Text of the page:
Using Kafka To Drive ML Predictions

Kai Waehner shows us a model architecture for using Apache Kafka to generate predictions from trained models:

Kafka applications are event based, and leverage stream processing to continuously process input data. If you’re using Kafka, then you can embed an analytic model natively in a Kafka Streams or KSQLapplication. There are various examples of Kafka Streams microservices embedding models built with TensorFlow, H2O or Deeplearning4j natively.

It is not always possible or feasible to embed analytic models directly due to architectural, security or organizational reasons. You can also choose to use RPC to perform model inference from your Kafka application (bearing in mind the the pros and cons discussed above). You can visit my project for an example of gRPC integration between a Kafka Streams microservice and locally hosted TensorFlow Serving container for making predictions with a hosted TensorFlow model.

There are a couple separate and interesting patterns here.

Strategies For Dealing With Failed Projects

Edwin Thoen gives us a few tips for dealing with failing data science projects:

At the beginning of a project the levels enthusiasm and optimism are always at its peak. Especially in data science projects. Isn’t data the new oil? This is the time we are finally going to dig into that well and leverage our data in unprecedented ways! No setbacks are experienced yet. There is only one road ahead and it will lead us to success. Probably at this stage you, the data scientist, are already well aware of a number of project risks. You might want to keep these concerns to yourself, as you don’t want to come across as negative, or worse, someone who is not up to the job ahead. Please don’t, if you foresee possible problems at this stage and you don’t speak out, they can come back as a boomerang when the problems actually occur. Rather, invite all stakeholders to perform a risk analysis together.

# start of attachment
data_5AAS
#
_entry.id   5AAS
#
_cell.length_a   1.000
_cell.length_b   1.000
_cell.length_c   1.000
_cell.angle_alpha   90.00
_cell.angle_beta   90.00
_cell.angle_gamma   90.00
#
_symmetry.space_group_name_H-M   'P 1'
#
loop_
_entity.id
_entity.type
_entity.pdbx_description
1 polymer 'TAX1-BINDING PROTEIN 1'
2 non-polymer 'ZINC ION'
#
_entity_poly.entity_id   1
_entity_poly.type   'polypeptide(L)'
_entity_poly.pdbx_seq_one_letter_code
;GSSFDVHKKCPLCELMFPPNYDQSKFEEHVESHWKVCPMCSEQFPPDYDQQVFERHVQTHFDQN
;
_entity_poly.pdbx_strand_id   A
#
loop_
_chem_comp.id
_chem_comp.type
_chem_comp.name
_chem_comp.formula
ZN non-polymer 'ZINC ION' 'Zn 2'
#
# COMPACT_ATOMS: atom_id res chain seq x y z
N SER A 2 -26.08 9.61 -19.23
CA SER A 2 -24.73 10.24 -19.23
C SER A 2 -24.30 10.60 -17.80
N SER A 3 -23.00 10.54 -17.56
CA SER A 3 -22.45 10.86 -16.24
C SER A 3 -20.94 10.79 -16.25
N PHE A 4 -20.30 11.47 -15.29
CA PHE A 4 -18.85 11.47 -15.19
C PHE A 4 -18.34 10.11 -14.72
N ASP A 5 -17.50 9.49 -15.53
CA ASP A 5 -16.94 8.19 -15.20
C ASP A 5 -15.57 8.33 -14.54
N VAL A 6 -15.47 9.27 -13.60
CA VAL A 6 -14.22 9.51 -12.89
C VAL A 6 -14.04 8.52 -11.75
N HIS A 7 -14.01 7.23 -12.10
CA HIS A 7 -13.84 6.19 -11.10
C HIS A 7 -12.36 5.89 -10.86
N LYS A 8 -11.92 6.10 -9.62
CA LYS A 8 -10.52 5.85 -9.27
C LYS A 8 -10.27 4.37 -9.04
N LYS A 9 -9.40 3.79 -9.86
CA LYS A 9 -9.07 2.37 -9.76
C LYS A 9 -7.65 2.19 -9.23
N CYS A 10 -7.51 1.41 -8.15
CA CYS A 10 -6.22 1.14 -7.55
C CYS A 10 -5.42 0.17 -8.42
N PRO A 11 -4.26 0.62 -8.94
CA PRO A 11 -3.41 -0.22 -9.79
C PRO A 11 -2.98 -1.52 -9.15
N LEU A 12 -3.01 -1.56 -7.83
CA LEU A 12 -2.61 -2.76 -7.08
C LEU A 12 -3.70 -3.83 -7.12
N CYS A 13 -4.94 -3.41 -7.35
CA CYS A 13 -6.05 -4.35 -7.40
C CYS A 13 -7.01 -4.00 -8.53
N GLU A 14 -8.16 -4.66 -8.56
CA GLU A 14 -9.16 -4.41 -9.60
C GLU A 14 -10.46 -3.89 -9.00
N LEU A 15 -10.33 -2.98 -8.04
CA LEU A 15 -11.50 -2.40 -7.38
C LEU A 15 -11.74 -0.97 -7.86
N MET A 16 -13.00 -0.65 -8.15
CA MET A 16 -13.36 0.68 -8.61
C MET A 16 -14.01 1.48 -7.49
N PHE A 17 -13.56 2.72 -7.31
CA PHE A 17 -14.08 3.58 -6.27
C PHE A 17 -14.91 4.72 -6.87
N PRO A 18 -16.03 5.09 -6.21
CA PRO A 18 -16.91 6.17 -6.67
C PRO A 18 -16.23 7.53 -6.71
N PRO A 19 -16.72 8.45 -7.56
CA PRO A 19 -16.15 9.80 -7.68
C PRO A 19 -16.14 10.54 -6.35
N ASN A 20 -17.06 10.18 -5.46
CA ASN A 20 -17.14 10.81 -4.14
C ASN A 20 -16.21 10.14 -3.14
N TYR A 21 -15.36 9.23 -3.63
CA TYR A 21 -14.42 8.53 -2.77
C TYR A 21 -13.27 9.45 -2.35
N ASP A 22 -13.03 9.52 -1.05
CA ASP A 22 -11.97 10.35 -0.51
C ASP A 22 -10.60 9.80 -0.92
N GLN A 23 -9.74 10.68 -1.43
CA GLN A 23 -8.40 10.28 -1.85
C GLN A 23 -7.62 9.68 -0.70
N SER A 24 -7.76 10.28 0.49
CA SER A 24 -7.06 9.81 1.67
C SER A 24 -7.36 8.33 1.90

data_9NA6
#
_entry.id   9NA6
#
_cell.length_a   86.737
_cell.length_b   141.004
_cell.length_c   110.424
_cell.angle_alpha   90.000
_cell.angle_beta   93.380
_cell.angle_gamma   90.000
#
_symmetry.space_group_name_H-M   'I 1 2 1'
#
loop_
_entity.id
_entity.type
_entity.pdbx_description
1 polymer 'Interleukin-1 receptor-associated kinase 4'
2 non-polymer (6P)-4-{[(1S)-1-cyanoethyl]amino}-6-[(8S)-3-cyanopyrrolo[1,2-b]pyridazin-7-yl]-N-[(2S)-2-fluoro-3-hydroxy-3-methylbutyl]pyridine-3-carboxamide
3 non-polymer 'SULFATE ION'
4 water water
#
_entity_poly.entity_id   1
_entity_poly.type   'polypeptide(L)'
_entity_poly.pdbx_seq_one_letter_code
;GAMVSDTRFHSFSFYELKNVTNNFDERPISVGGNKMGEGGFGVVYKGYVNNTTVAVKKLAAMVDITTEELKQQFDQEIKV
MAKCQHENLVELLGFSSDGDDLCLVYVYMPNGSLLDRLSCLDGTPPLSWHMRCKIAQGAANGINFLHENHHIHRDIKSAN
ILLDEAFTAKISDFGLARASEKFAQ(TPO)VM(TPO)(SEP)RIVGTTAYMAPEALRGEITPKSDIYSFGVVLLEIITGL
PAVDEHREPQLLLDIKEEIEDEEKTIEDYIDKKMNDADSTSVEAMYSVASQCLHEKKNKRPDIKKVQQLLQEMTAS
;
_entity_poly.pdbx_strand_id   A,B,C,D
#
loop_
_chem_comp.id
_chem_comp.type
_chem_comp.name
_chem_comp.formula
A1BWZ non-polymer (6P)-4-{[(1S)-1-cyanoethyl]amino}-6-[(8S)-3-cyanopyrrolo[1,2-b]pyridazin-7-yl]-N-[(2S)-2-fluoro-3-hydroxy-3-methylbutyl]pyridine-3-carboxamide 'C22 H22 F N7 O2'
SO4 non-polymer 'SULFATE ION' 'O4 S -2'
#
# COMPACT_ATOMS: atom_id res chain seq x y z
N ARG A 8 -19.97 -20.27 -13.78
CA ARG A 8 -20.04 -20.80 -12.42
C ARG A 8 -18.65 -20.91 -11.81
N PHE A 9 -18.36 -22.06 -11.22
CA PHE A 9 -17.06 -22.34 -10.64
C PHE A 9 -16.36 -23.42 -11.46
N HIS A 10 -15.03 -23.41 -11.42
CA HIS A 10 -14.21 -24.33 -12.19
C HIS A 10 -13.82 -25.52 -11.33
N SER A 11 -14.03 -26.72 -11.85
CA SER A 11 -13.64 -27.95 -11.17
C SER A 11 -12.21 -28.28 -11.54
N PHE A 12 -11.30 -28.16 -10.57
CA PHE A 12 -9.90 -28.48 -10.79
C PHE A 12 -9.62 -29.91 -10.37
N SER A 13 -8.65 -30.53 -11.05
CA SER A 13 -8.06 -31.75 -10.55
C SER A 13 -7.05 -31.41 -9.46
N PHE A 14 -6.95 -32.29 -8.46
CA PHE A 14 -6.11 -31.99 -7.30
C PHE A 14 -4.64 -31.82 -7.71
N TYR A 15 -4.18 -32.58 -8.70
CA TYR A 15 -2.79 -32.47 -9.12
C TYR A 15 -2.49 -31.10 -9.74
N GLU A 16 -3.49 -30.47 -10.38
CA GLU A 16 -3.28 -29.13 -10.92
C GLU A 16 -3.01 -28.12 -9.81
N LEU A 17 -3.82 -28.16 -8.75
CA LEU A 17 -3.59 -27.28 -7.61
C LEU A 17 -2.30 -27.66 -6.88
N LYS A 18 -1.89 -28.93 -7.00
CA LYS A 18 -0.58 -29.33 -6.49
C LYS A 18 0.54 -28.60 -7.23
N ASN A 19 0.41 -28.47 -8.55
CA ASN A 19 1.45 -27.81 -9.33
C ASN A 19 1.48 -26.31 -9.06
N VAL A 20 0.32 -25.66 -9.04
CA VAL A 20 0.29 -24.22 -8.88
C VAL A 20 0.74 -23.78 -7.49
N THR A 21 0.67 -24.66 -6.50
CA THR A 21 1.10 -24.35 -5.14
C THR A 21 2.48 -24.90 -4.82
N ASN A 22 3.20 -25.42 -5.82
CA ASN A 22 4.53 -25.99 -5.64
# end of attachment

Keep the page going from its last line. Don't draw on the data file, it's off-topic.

This is good advice and applies outside of data science projects as well.  H/T R-bloggers

Kafka Analytics Patterns In HDP 3.1

Kevin Feasel

2018-11-23

Hadoop

George Vetticaden walks us through what’s coming with Apache Kafka in Hortonworks Data Platform 3.1:

A summary of these three new access patterns:

  • Stream Processing: Kafka Streams Support – With existing support for Spark Streaming, SAM/Storm, Kafka Streams addition provides developers with more options for their stream processing and microservice needs.

  • SQL Analytics: New Hive Kafka Storage Handler – View Kafka topics as tables and execute SQL via Hive with full SQL Support for joins, windowing, aggregations, etc.

  • OLAP Analytics: New Druid Kafka Indexing Service – View Kafka topics as cubes and perform OLAP style analytics on streaming events in Kafka using Druid.

Click through for high-level explanations of each.  George promises more detailed explanations as well.

DATEDIFF

Randolph West continues a series on covering dates and times, looking at DATEDIFF and DATEDIFF_BIG:

The only functional difference between them is that the DATEDIFF_BIG() returns values as a BIGINT, for results that exceed the boundary of an INT. Keep this in mind when deciding which one to use. For example, the maximum number of seconds an INT can hold is 68 years, while a BIGINT can comfortably store the number of seconds in 10,000 years. This becomes especially important when dealing with microseconds and nanoseconds.

The rest of the post will use DATEDIFF() to refer to both functions.

I think this might be the first time I’d read about DATEDIFF_BIG()and I’m not aware of ever having used it.  But hey, it could make sense if you need to track more than 2 billion microseconds.

Optimizing SQL Server Workloads On VMware

Jeff Mlakar shares a few tips on hosting SQL Server via VMware virtual machine:

Why is Over-Allocating a VM Bad?